I ‘ve been using Linux on and off (mainly off) for years – pretty much since I bought a (just release) Linux Unleased book which came with Slackware (1.0 I think but can’t remember – I also bought the 2nd edition because it had a newer version and this was when downloading a 600Mb CD was totally unthinkable!), and have tried pretty much most of the major (and some minor) distros including Suse, Mandrake, RedHat, DSL, and many other. Its a great operating system for playing around with. I also use RedHat at work (our website which I support/develop for and maintain – not on my own I hasten to add – runs on it). So I have a reasonable amount of experience.

However, I have only ever got everything in my system working completely once (and that was with Damn Small Linux when I was playing around in preparation to trying to get it running of a USB drive – which failed spectacularly). I have no idea why – its not like I have any weird and wonderful kit (well, OK, way back when I was using modems I could never get my winmodem installed but then they just weren’t supported then).

Anyway, I’d read a number of good things about the new Ubuntu so downloaded the ISO, whizzed it onto a CD and gave it a whirl on an old machine (well, a 2.8Ghz P4 with a ATI Radeon 9800Pro, Onboard sound and a Netgear network card – nothing fancy).

The install went well, I like the timezone selector, keyboard and langauge selections were spot on and then it did its stuff, rebooted and straight into Gnome. Good One I thought. then it popped up a box saying that system updates were needed – fine – go ahead and install them I said – installed no problem, and then said I needed to restart which I did. Bad Move – loaded the kernel and then just hung. Rebooted into safe mode (just like normal but with console messages) and it said something about device hdc (my cdrom) being confused and that device hda had missed an interrupt timer!

WTF does that mean?

After trying a number of things I gave up in a huff and went to bed.

The next day I reinstalled and again it all went smoothly, and again prompted me to update the system, this time I payed a little more attention to what was being updated and then noticed that a kernel upgrade was being applied. Sure enough, after the restart, it hung again, however selecting the previous kernel (its clever enough to take a backup although getting isn’t totally easy as you have about 2 seconds to press escape on booting to take you into the grub menu to select the old kernel) worked a treat and then it booted up fine.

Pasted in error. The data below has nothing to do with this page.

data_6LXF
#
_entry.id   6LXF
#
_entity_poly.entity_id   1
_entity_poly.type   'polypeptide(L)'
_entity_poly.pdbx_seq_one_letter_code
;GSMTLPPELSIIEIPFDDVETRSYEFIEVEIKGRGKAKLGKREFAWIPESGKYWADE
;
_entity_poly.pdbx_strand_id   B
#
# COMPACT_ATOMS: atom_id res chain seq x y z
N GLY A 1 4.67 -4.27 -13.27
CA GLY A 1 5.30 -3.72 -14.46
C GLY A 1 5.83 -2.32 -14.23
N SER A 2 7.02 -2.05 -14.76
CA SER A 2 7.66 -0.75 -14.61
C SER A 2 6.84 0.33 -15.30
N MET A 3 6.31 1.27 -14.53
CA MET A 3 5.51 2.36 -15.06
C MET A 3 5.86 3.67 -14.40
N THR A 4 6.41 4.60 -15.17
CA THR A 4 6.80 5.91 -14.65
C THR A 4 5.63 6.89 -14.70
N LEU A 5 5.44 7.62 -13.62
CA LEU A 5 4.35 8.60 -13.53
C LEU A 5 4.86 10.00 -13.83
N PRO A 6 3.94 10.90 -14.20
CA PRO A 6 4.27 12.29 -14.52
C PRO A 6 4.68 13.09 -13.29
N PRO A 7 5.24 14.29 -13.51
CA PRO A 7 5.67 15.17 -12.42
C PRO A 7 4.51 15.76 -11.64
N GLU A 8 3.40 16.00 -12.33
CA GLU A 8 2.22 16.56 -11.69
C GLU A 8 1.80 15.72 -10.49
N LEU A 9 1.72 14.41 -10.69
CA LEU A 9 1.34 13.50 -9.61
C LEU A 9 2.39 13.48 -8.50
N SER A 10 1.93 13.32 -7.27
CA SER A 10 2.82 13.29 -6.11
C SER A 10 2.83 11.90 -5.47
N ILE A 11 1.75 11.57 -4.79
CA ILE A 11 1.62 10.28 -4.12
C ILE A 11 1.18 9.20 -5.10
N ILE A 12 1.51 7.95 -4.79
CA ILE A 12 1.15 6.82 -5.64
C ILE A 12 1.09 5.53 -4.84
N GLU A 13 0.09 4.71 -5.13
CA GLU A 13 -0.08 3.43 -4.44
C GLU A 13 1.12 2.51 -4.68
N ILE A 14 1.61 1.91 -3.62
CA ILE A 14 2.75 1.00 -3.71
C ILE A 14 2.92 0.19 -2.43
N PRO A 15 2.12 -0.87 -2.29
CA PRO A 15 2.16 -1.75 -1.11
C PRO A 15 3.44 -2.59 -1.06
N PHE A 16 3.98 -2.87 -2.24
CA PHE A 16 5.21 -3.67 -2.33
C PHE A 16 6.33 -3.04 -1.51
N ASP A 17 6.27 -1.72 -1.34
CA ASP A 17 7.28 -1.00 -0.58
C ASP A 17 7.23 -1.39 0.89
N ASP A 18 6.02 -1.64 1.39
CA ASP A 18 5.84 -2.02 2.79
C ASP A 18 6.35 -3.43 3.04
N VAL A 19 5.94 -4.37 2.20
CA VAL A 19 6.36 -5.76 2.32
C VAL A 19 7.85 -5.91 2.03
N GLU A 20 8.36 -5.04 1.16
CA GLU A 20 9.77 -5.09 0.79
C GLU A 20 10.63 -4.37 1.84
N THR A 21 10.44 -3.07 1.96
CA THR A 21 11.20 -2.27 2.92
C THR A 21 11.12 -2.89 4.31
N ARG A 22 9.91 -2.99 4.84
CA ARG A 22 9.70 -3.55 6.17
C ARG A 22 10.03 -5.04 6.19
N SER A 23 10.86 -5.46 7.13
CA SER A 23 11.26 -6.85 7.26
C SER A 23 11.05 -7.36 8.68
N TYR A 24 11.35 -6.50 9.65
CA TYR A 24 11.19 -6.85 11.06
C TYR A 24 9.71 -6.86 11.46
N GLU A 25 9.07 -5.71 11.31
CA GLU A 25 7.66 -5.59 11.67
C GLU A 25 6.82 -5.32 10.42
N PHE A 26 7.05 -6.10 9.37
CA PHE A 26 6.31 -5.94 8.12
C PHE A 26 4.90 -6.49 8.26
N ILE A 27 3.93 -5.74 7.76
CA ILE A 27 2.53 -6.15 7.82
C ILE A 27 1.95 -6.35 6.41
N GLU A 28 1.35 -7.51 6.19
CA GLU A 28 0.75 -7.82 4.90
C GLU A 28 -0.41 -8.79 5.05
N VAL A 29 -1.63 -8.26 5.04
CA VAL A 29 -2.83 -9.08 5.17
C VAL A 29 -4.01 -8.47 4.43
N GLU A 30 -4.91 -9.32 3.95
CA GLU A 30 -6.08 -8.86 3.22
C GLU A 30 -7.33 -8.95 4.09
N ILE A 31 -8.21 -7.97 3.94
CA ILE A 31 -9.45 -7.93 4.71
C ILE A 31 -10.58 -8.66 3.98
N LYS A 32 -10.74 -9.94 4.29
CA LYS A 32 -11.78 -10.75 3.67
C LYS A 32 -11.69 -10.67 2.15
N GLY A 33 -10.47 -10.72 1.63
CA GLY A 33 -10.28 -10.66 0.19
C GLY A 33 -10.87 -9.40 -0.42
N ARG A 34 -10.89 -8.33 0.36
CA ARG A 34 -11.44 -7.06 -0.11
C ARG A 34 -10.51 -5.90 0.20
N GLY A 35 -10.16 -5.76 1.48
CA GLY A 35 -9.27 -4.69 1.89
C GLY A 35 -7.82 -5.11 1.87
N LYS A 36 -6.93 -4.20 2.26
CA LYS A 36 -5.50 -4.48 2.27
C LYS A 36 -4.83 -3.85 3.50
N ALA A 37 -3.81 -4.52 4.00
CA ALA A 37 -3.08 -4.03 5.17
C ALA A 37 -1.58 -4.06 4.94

Now I couldn’t face rebuilding the latest kernel at this point so I just updated grub to always load the prior kernel.

I then installed the ATI driver no problems.

Then I decided to have a look at the new Xgl server and compiz (the Linux version of the Vista 3D desktop). This caused me to enter a total world of pain which resulted in a) uninitialsed X sessions starting, b) Gnome refusing to load the composting component, c) having to go through the safe terminal to reset a number of settings by hand, and d) just generally getting frustrated after following numerous instructions on the web – none of which quite worked.

Anyway, after about 4/5 hours I’d had enough removed all my start scripts and then reloaded Gnome only to discover that all my window decerations (the window title bar, the close icons, etc) had vanished. This then took another 1/2 hour to figure out why and required me to remove all my previously downloaded Xgl/compiz packages to fix!

So time spent – 1 1/2 days elapsed.

Oh yeah, my soundcard wasn’t working either but no idea why and couldn’t face looking into that at this point.

Now, compare this with my main PC when I installed Vista (with much newer kit)- it took 25 minutes to install, ALL my hardware was detected and worked straight off the bat (OK, OpenGL didn’t work but that was due to the ATI drivers not supporting OpenGL at that point and they now do), and so far (touch wood) I have had no problems at all.

One final thing, to add, after the above, I came across a page (Here) that shows you how to install Ubunto on a Pendrive and thought I’d have a go and see how it ran on my main PC. That was another Bad Bad move (although I did get it working – mostly – just wouldn’t write anything back to the pendrive which was a totaly sod after updating 160meg worth of packages).

So all these reports I read about Linux finally being ready for the desktop – Is it hell.